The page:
MB: What’s your favourite thing about the job?
RT: My favourite thing is the breadth and variety of the role. It’s a cliché but no two days are the same! Over the years, I have developed my skill set owing to the breadth of responsibility and the many different scenarios I have experienced.
I also really enjoy working with editors and societies to develop new ideas and initiatives for journals that we hope benefit the plant science research community. For example, there are many exciting initiatives that we’ve developed on The Plant Journal such as the TPJ Fellowship scheme and a new forthcoming TPJ Features site. On Plant Direct, we now publish registered reports and have rolled out a peer reviewer training programme. It’s great to see ideas come to fruition.
MB: In this role, who do you work with most often? Are you part of a team at Wiley or do you tend to operate more individually?
RT: Each journals publishing manager has their own portfolio of journals so many aspects of the role are carried out individually. However, I’m pleased to say that I also work closely with a title team for each journal that includes a production manager, managing editor, and marketer. We collaborate to ensure each journal runs smoothly on a day-to-day basis. I am also supported across all my journals by a journals publishing assistant. I am part of our larger plant science team and we work globally with the subject lead on the overall strategy for our plant science journals.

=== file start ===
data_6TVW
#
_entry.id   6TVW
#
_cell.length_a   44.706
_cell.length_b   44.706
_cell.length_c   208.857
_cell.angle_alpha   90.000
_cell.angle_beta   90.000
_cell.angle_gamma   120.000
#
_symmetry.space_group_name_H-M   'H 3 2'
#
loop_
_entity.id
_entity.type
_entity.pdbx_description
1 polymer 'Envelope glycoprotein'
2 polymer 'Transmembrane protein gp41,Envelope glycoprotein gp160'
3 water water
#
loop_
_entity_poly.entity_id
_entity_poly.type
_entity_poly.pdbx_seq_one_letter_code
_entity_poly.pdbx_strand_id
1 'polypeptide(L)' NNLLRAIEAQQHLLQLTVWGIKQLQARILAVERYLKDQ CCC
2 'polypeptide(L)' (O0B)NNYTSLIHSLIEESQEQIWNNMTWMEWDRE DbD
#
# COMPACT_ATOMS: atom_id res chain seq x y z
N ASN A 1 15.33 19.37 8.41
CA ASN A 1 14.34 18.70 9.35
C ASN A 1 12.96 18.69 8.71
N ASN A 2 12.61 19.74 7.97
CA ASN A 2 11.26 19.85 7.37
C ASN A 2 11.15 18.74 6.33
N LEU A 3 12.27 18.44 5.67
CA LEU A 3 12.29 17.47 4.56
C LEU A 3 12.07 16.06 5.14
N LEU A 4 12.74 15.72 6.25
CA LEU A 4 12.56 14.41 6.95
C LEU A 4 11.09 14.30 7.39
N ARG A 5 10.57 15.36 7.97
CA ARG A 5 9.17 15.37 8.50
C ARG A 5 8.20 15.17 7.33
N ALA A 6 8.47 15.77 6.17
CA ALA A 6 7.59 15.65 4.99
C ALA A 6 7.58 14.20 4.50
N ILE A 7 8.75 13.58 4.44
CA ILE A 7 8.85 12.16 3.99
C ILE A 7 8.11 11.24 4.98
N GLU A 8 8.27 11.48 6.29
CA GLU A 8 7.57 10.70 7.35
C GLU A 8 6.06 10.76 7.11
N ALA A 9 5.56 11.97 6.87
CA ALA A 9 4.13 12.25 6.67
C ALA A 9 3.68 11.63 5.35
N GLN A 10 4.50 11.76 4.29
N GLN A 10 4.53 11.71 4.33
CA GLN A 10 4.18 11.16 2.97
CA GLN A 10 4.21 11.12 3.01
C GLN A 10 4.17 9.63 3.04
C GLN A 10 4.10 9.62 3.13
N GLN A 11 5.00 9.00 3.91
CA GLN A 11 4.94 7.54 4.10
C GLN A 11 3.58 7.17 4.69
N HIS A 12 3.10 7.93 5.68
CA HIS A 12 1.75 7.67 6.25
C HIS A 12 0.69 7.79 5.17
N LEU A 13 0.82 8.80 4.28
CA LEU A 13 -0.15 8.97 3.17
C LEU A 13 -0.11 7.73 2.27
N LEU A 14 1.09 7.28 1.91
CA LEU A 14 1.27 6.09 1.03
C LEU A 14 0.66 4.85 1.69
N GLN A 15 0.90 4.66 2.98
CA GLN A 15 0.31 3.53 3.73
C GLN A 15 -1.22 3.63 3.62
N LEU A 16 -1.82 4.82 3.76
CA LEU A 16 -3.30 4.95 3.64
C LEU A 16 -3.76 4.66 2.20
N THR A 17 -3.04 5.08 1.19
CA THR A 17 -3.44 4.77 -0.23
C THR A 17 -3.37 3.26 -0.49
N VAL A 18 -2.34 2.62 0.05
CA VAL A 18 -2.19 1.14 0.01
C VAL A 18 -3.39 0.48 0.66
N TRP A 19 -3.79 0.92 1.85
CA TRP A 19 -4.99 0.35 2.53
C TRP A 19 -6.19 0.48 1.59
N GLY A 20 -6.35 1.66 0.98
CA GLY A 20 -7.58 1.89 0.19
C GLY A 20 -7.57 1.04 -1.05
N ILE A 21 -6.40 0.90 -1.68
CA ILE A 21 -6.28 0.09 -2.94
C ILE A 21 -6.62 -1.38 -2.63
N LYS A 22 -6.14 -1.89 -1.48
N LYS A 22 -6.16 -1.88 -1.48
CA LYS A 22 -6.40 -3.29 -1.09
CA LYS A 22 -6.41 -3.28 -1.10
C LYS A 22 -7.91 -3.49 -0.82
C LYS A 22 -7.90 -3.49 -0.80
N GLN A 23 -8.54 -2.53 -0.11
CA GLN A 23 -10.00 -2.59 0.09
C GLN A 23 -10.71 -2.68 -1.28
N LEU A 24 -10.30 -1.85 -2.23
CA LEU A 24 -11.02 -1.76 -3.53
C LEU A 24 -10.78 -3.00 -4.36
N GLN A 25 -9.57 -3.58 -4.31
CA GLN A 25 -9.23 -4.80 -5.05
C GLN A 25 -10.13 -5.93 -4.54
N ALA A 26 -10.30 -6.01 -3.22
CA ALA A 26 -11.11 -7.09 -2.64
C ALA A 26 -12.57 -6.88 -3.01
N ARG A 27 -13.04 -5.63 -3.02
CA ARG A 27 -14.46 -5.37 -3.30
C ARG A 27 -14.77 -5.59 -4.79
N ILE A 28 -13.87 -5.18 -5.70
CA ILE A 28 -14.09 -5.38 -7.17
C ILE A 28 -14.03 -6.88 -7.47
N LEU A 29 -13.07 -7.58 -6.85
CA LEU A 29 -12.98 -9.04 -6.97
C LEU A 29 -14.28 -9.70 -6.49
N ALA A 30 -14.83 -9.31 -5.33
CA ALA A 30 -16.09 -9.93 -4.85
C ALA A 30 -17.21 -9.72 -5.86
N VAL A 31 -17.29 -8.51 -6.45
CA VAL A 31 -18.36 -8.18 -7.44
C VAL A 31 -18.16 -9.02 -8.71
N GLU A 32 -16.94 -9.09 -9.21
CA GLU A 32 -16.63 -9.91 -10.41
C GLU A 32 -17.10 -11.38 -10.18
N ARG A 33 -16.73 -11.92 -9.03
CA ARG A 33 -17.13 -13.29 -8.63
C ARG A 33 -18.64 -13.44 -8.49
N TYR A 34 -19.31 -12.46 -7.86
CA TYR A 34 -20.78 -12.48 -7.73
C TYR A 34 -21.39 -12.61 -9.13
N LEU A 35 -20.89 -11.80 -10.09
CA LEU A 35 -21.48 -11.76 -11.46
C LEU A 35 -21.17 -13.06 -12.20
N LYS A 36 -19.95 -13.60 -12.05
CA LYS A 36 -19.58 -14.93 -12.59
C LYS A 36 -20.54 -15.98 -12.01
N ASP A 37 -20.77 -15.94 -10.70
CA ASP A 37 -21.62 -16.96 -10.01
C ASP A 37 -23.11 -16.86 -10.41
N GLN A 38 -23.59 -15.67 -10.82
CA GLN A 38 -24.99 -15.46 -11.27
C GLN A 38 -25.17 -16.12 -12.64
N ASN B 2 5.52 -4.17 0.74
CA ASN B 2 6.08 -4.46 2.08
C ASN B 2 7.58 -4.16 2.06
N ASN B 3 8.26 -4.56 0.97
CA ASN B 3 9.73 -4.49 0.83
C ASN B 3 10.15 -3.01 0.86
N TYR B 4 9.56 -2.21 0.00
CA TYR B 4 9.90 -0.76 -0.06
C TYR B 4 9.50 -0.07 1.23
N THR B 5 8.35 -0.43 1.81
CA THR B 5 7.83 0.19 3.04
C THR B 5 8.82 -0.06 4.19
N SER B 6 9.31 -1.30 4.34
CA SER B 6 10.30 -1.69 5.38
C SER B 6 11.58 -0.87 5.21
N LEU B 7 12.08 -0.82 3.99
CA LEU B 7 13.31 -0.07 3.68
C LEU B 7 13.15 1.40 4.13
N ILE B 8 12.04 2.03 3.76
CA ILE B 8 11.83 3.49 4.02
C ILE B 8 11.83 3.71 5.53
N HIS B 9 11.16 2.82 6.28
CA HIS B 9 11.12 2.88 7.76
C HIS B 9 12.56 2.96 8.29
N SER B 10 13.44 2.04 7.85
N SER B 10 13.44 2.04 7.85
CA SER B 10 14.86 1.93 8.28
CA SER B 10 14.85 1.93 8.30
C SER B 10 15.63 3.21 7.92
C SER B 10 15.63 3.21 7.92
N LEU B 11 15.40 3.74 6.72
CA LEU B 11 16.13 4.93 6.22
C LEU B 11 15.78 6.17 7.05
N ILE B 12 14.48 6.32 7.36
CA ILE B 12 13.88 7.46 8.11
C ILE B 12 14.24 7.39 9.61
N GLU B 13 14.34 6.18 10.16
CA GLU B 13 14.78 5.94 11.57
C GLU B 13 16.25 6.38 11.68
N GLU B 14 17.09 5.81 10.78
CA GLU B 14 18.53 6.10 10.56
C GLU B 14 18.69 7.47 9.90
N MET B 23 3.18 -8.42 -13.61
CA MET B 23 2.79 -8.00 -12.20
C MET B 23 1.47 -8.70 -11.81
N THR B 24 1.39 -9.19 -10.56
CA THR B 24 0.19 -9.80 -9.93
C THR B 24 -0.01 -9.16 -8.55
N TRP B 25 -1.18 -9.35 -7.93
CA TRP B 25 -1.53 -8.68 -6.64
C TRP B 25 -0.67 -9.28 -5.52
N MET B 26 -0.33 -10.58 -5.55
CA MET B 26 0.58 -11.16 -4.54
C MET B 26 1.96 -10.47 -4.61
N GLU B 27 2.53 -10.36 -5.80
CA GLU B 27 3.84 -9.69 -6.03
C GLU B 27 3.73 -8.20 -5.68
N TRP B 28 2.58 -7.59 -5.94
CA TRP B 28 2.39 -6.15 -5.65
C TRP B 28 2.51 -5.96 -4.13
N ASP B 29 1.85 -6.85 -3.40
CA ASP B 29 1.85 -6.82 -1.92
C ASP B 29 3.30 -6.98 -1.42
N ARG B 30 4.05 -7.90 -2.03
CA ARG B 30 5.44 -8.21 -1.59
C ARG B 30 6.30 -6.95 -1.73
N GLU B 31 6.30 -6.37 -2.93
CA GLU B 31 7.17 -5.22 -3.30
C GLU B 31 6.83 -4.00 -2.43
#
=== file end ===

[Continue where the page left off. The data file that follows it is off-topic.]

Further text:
MB: How are changes in the industry affecting how you operate?
RT: The move towards open research has had a really large impact on the way I manage journals. I work on several open access journals including Plant Biotechnology Journal and Plant Direct. I have also moved journals from being subscription based to fully open access. Plant Biotechnology Journal was one of the first journals in my portfolio to make this transition to open access and we’ve seen readership flourish since the journal became open access in 2016.
We have also implemented open data policies across many of our journals. The Plant Journal was one of the first journals in my portfolio to establish a robust data policy. There are also other exciting initiatives around open research such as transparent peer review.
I would have welcomed this move to openness and transparency when I was carrying out my PhD and would have wanted my own research to be freely accessible.
MB: What key skills does someone need to be a successful Journals Publishing Manager?
RT: The role is dynamic and you need to balance a variety of responsibilities, so good organisational and time management skills are important. You also work with a lot of people, both internally and externally, so communication, negotiation, and relationship-building skills are also key. If you have a passion for enabling the communication of research, then the role could be for you.
“I also really enjoy working with editors and societies to develop new ideas and initiatives for journals. For example, there are many exciting initiatives that we’ve developed on The Plant Journal such as the TPJ Fellowship scheme and a new forthcoming TPJ Features site.”
“I would have welcomed this move to openness and transparency when I was carrying out my PhD and would have wanted my own research to be freely accessible.”
“One of the great things about working for a major publishing company is that I am surrounded by colleagues working on interesting and impactful initiatives.”
Photo credit: Matthew Trice